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More talks to come over future of Woodson African American museum

Published May 23, 2014

ST. PETERSBURG — After a contentious discussion that inspired boos and shouts from a 50-person audience, the St. Petersburg Housing Authority postponed any decision on the future of a local African-American museum.

Instead, the housing authority wants to meet with officials of the Dr. Carter G. Woodson African American Museum to discuss a potential role for St. Petersburg College in its operation.

A battle over the museum's space in the Jordan Park public housing community began about a month ago, when the housing authority invited the museum board to what was described in an email as a "workshop" with St. Petersburg College. Terri Lipsey Scott, chairwoman of the museum's board, imagined a financially beneficial partnership with the college.

But board members found themselves listening to a proposal that SPC take over the lease of the building and the management of the museum, absent any collaboration with the current Woodson board.

That meeting, she said, was the first time she or anyone on her board had been notified they might lose their organization.

At a meeting Tuesday of the St. Petersburg College Board of Trustees, Scott and a dozen other museum supporters voiced their disdain for what some have called a "hostile takeover."

Their concern baffled SPC president Bill Law. College officials said the housing authority had approached SPC about drafting a proposal for the space.

On Thursday, Law emailed Scott and said the college would not pursue its proposal until the Woodson board and the housing authority solved whatever got them "crosswired."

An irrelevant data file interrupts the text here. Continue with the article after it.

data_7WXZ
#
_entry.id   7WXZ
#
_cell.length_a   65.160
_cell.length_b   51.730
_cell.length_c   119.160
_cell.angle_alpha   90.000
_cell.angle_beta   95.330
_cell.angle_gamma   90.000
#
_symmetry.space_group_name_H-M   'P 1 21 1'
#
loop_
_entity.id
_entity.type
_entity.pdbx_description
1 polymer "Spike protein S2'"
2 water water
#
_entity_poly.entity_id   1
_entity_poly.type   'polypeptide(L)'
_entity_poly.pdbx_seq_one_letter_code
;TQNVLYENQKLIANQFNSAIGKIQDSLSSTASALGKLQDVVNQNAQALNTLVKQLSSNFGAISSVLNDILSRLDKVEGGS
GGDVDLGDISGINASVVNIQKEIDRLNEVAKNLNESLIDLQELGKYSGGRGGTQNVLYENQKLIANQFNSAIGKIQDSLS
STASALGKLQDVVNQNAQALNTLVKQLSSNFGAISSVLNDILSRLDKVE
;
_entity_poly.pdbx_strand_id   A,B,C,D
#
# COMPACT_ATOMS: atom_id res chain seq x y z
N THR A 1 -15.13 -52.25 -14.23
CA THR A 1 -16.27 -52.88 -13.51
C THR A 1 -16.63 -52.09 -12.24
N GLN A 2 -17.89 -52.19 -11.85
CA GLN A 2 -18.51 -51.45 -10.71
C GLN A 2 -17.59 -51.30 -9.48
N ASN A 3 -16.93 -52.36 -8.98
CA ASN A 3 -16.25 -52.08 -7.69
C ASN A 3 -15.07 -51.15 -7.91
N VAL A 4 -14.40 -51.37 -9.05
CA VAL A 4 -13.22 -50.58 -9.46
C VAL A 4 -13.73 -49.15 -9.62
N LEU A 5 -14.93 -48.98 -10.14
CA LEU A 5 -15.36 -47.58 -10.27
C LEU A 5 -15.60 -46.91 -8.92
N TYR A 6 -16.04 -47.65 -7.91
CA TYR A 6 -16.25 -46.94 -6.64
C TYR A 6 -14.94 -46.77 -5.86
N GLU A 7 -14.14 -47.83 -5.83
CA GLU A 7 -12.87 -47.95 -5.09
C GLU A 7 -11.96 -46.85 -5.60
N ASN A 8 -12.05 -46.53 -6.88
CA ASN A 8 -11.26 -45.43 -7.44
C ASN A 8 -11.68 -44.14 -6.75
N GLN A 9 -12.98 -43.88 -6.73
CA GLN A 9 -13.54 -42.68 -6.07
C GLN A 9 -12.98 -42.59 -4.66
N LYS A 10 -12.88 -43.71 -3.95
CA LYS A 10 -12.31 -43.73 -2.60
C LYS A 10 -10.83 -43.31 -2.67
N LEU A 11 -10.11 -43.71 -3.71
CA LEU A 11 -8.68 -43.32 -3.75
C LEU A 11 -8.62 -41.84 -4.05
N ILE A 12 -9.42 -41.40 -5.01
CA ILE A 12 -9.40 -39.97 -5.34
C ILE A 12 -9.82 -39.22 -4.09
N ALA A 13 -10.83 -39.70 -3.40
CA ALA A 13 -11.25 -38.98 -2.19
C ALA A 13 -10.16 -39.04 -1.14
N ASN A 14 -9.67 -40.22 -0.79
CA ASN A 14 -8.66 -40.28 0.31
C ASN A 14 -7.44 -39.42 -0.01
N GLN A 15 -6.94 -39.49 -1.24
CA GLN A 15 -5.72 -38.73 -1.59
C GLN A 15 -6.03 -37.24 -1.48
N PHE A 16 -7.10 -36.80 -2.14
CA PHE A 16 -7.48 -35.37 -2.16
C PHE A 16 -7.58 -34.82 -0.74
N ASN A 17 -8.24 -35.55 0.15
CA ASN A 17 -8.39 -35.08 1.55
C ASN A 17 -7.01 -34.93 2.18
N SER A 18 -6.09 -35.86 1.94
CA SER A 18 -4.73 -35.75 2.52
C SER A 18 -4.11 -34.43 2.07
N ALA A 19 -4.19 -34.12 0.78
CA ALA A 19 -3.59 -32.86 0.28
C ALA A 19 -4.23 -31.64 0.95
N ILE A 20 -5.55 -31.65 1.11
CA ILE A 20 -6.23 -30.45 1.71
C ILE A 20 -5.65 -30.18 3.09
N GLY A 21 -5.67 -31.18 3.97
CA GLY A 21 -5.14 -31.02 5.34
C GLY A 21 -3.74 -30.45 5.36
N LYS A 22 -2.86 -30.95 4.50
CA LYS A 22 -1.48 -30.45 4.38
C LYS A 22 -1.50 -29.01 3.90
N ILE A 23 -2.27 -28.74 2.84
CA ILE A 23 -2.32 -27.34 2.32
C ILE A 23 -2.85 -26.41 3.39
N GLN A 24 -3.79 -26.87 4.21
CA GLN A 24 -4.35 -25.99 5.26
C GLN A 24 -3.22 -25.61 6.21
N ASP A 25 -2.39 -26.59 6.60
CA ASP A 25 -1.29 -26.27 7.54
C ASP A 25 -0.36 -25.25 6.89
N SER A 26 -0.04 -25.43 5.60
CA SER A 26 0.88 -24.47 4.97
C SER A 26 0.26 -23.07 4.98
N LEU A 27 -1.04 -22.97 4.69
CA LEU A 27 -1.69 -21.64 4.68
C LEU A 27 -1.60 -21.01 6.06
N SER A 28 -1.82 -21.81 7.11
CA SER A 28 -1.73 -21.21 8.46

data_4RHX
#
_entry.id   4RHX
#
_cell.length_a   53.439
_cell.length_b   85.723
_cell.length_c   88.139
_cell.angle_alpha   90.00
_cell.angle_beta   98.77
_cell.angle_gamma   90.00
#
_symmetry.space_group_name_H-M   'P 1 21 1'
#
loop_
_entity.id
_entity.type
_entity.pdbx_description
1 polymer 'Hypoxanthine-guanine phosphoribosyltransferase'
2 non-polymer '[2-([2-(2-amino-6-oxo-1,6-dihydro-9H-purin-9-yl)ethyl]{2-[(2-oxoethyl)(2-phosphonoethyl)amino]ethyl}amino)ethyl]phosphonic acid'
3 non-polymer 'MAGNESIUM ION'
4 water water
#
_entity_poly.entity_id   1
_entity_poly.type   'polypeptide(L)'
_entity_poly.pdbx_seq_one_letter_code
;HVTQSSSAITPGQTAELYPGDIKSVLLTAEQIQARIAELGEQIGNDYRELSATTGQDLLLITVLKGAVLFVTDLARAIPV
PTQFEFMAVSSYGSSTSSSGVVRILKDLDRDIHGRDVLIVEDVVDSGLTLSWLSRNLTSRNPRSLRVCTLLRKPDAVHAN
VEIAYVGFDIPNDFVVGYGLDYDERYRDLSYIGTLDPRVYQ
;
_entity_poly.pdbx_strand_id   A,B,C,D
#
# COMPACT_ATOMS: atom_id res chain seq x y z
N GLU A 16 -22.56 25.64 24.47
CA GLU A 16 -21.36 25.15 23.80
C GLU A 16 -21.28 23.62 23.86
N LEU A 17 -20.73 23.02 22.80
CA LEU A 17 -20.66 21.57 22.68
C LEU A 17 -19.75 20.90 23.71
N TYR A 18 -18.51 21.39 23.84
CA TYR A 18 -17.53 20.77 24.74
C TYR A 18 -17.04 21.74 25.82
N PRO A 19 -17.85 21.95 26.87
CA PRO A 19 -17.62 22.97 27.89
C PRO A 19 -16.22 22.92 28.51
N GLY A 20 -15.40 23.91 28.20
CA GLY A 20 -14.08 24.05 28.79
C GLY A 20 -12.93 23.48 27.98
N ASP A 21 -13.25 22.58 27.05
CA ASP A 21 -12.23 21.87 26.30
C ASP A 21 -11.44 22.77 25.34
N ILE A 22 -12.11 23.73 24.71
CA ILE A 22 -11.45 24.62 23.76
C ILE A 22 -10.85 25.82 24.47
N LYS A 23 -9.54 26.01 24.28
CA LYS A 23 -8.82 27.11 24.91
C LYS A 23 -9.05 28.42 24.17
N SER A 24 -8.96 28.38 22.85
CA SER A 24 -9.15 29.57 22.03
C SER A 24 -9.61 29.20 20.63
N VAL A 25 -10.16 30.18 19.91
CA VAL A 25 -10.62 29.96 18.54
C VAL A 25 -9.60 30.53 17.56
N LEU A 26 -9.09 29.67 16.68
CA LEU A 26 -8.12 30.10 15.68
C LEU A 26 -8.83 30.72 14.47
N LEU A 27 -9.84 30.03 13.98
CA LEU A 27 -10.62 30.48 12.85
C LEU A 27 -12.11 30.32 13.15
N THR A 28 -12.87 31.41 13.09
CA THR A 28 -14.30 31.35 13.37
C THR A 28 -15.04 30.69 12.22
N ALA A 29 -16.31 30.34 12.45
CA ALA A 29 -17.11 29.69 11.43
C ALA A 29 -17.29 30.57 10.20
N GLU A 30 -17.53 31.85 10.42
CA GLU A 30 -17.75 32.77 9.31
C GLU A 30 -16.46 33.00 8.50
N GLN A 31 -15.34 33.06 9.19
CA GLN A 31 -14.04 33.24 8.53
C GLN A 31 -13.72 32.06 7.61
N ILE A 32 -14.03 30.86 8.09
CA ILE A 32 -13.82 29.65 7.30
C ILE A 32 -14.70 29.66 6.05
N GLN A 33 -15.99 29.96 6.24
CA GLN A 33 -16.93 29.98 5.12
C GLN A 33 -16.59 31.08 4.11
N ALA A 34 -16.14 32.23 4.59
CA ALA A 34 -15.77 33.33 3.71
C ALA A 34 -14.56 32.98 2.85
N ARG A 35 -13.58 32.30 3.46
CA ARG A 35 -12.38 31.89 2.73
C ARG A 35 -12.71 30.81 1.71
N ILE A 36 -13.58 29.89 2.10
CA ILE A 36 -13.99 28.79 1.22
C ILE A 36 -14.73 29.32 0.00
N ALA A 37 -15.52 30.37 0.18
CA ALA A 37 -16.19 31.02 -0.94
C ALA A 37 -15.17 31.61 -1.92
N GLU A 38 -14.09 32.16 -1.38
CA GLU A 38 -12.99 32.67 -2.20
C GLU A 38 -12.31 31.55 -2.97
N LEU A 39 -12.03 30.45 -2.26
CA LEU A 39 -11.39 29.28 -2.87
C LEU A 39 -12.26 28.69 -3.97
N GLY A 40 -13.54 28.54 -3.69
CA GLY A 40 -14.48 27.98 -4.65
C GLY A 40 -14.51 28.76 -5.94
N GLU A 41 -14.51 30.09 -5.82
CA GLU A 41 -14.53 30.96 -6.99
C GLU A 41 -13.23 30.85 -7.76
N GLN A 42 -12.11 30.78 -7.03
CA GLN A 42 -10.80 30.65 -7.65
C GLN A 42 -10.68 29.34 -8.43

That, however, is still unclear.

"Where does this all come from?" Scott asked at Thursday's housing authority meeting. "Where's the love? Where's the support? Where's the commitment?"

Afterward, Housing Authority CEO Darrell Irions said that about a year ago, the authority decided to opt out of its partnership with the Woodson and enter into a strict landlord-tenant relationship. Since 2006, housing commissioners had sat on Woodson's board, but after the museum failed to provide receipts and audit information, Irions said, the authority decided it "didn't want to be a part of that."

So the authority drew up new paperwork stating the Woodson's lease agreement would expire at the end of this month. It was later extended to July 15, though Scott said she just assumed it would be renewed, which had never before been a formal process.

Irions said during the meeting that the Woodson was not a fully functioning museum, as it was created to be, but more of a social gathering space. Museum supporters in the crowd objected, referencing the 23 exhibits, 11 youth events, four movie premieres, six book signings and 26 community engagements they've sponsored since 2008.

After the board postponed the lease discussion, Scott said she was "grateful for the wisdom" of board members and looked forward to meeting to discuss options. The housing authority meets again in June, where the vote could come up again.

Katie Mettler can be reached at or (727) 893-8913.


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